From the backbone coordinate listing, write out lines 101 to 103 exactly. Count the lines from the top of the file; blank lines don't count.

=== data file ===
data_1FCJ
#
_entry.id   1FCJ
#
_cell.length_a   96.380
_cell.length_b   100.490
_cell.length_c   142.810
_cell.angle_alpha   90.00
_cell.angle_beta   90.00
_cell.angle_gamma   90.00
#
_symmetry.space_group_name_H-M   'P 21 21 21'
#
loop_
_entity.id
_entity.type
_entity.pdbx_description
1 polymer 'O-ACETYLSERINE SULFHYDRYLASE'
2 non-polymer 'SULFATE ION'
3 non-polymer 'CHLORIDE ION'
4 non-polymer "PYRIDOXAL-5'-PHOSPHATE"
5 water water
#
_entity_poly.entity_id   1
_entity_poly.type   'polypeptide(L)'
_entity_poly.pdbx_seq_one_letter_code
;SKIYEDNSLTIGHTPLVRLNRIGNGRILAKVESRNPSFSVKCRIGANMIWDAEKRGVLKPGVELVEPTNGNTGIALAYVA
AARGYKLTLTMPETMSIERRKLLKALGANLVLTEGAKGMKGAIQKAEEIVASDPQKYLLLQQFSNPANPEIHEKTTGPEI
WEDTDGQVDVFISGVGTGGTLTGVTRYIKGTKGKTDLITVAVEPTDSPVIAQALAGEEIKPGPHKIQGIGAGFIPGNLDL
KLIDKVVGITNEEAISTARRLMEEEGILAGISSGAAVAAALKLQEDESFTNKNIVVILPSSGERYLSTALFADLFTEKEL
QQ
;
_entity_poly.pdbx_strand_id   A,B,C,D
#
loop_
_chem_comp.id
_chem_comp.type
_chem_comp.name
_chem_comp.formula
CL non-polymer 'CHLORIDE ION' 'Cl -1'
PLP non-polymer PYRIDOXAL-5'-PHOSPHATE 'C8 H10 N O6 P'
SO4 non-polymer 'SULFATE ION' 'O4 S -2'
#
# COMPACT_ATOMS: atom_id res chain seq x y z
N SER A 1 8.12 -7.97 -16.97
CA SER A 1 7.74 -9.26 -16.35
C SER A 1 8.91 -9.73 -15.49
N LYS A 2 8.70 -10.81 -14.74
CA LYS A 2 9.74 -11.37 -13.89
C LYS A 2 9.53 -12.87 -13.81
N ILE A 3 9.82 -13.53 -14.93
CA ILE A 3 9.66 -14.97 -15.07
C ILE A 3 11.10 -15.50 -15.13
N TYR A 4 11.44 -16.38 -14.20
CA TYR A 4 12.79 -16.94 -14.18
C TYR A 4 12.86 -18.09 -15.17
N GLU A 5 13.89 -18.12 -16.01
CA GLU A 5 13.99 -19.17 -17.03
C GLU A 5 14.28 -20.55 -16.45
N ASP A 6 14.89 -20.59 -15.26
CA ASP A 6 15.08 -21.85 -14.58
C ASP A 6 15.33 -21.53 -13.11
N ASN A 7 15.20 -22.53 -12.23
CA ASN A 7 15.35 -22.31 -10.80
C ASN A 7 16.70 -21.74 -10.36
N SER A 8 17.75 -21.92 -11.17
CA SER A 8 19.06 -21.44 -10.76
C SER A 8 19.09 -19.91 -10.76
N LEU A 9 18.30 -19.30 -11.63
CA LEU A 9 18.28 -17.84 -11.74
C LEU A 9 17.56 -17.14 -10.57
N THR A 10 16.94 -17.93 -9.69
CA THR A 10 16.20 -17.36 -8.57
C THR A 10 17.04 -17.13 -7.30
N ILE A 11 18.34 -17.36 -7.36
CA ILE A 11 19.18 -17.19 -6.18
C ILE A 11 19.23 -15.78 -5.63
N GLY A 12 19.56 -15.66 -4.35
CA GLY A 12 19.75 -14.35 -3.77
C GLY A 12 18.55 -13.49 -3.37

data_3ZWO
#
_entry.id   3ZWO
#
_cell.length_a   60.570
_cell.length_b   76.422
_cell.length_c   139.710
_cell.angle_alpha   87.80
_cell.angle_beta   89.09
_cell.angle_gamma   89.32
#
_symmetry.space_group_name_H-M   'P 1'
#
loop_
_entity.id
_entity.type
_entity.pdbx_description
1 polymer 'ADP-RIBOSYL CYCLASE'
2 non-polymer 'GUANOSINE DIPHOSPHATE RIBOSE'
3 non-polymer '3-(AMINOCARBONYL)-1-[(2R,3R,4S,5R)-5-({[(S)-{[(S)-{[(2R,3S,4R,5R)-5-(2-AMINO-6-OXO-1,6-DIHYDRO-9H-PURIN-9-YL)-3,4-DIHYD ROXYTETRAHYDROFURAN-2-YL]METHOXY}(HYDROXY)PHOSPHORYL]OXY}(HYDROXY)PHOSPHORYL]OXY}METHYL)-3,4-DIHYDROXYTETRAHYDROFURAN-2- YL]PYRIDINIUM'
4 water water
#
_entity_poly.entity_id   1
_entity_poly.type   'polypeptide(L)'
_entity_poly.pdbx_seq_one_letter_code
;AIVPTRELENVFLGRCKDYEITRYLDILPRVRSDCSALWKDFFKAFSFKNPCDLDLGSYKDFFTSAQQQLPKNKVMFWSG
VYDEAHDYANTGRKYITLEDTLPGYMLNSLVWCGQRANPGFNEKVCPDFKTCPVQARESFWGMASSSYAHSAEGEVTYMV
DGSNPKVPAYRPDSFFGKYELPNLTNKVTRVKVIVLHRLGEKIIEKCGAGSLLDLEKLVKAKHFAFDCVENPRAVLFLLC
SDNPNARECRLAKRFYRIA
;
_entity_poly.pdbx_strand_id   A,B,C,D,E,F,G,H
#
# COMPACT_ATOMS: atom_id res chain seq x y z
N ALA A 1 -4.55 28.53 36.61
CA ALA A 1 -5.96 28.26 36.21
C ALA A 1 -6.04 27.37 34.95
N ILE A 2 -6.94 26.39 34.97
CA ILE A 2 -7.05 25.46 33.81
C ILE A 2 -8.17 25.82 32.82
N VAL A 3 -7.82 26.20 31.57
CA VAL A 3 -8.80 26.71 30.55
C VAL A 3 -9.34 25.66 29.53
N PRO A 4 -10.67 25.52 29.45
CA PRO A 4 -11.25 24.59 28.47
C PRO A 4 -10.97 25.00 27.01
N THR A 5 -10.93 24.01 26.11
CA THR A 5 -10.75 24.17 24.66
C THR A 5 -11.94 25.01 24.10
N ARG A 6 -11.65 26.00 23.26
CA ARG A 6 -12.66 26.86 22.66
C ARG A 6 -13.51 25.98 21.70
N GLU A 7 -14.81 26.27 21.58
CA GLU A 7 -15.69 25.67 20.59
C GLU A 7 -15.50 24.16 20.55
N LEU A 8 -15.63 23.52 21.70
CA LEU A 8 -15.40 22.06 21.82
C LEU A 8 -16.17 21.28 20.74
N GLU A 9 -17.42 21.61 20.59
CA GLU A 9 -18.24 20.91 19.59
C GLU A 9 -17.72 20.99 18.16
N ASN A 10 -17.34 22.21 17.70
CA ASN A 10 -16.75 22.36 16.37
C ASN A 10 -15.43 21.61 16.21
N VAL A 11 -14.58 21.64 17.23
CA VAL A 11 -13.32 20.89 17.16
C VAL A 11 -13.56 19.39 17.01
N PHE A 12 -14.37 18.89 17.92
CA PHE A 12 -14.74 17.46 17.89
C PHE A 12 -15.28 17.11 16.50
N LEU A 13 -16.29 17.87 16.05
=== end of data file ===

4 water water
#
_entity_poly.entity_id   1